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Featured Webinar: Fastest Way To Get A Job
Fastest Way To Get A Job Webinar

Saturday, May 13, 2017

10 Tough Q & A's for Older Workers

You have the "perfect job" interview tomorrow. Your skills and experience look as if they match the job description. But have you practiced your answers to potential questions? Guess what it is more than likely that some of the other potential job candidates did. So grab a mirror and do a dress rehearsal. It will help demonstrate to a potential employer a sense of mastery and confidence. (Editor's Note)


"These 10 questions are examples of some you might be asked. Not all of them are overtly age-related. But each one gives you an opportunity to present yourself as a skilled, energetic worker who brings high value to an employer.

1. Tell me about yourself. Make your answer short and sweet. Stick to experiences and goals that relate to the specific job for which you’re applying. Resist the impulse to stress your years of experience. It’s more important to talk about your skills and achievements that show you can deliver. Emphasize your flexibility and positive attitude.

2. Why are you looking for a job? Keep it brief. A straightforward answer is best. For example, “My organization was forced to downsize.” Avoid negative statements about yourself, your work, or your ability to get along with others. Never criticize former employers or coworkers.

3. You haven’t worked for a long time. Why not? You may have gaps in employment for many reasons. Be honest. Speak confidently about your experiences during the gaps. Some could transfer to on-the-job skills. For instance, if you were a caregiver, you managed complex financial issues. As a volunteer, you might have worked with diverse groups and on flexible schedules.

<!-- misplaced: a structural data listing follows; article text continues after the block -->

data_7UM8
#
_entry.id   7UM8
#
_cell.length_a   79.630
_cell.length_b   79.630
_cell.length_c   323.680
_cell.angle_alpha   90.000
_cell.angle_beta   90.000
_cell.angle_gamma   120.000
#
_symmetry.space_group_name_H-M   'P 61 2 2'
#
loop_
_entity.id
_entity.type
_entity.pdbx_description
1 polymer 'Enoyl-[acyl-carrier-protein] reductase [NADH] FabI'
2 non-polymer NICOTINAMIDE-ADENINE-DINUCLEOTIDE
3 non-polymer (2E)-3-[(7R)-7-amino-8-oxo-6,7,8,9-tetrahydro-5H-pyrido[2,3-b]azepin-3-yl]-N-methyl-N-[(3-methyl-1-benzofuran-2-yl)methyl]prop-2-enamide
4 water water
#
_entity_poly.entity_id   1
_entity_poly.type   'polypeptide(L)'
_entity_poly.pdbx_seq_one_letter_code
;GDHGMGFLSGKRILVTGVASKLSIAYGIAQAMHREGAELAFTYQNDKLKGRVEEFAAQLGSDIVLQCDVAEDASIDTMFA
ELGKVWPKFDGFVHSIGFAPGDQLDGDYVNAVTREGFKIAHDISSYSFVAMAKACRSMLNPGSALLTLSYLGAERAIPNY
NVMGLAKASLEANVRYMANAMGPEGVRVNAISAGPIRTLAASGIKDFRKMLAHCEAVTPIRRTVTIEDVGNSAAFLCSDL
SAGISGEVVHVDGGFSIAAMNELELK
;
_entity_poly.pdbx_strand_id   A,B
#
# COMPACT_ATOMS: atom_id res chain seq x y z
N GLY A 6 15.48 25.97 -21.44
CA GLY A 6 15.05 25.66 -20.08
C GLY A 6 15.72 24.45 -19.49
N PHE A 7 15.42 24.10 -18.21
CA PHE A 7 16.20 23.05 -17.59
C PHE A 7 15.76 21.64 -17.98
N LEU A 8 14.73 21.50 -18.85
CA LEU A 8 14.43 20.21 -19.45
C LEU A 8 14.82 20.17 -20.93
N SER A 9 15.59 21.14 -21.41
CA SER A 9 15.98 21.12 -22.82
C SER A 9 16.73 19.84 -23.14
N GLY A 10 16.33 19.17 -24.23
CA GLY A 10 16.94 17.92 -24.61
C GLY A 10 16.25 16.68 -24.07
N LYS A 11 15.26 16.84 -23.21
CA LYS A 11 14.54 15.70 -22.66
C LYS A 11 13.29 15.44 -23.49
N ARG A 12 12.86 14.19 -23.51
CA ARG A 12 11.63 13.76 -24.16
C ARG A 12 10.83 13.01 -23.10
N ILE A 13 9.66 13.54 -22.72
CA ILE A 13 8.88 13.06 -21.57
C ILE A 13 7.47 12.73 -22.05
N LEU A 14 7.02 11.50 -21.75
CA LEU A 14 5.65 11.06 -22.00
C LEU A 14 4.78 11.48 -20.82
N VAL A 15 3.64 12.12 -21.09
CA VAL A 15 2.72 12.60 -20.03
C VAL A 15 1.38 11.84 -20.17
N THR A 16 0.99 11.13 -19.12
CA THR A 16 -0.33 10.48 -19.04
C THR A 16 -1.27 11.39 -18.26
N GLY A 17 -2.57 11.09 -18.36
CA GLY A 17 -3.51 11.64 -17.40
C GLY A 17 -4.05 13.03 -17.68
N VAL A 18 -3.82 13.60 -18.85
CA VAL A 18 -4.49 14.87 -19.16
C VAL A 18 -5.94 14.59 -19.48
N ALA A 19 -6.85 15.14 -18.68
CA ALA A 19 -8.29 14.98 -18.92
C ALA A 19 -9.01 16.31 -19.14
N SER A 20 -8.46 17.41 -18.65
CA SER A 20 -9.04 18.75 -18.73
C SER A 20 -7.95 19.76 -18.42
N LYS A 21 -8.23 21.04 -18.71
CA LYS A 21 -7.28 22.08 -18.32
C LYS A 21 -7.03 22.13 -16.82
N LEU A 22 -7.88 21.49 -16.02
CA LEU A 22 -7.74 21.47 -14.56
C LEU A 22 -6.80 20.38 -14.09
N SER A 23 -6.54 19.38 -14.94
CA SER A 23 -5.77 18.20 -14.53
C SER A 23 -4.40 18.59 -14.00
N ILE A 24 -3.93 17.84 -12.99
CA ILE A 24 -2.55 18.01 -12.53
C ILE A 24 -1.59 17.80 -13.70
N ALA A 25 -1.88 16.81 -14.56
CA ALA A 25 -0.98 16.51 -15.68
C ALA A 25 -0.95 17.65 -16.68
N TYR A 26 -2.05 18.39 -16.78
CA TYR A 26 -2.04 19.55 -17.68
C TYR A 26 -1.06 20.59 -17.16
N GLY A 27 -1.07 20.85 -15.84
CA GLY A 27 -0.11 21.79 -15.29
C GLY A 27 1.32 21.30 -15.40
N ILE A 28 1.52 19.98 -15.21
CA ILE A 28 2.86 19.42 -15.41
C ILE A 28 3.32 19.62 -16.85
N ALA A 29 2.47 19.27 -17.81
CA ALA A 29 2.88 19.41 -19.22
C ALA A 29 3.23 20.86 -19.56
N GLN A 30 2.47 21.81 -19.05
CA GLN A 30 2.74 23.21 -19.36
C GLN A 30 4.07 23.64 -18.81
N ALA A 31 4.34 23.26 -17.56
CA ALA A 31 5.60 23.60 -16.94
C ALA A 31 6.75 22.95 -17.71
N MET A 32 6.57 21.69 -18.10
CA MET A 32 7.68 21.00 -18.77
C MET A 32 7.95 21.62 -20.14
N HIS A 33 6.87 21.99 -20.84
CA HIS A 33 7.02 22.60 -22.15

4. What are you looking for? It takes a lot of thinking to be ready for this question. Don’t speak in generalities. Be prepared to name the type of position you think would be appropriate for you and how your skills would translate to a new employer.

5. Aren’t you overqualified for this position? Even though “overqualified” can be shorthand for “old” or “expensive,” it’s important to stay positive. Express your enthusiasm for the job and pride in your qualifications. Explain what makes you interested in this position at this point in your career—such as wanting to apply your skills to a new field or to achieve more flexibility and work-life balance.

6. We have state-of-the-art technology. Would you be able to jump right in? Show you are adaptable and tech-savvy. Give examples of projects you’ve done which required computer skills and familiarity with electronic media. Emphasize training you’ve taken to keep your skills up to date.

7. We don’t have many employees who are your age. Would that bother you? Explain that you believe your age would be an asset, you are eager to learn, and it doesn’t matter who helps you. Describe recent experiences, whether at work or in other situations, where age diversity has been an asset. Federal law bars employers from considering age in employment decisions. Though it’s not illegal to be asked your age, the question could be a red flag about the employer’s commitment to age diversity. Know your rights under the Age Discrimination in Employment Act.

8. What’s your biggest weakness? This is a reverse invitation to toot your own horn. Do it with an answer that puts you in a good light. For example, “I’m too detail-oriented, but I work hard to control that.” Keep it simple—and smile.

9. What are your salary requirements? Try to postpone this question until a job offer has been made. Prepare by knowing the going rate in your area (sites like Salary.com can help). If you don’t know the range and the interviewer persists, reply, “What salary range are you working with?” The interviewer may very well tell you.

10. Do you have any questions? Show your interest and initiative by asking specific questions about the organization and what you can expect in the job. Use your questions to demonstrate how your skills can contribute to the organization. Answering “no” to this question says you’re not really interested in the job."  More Information see: AARP.org



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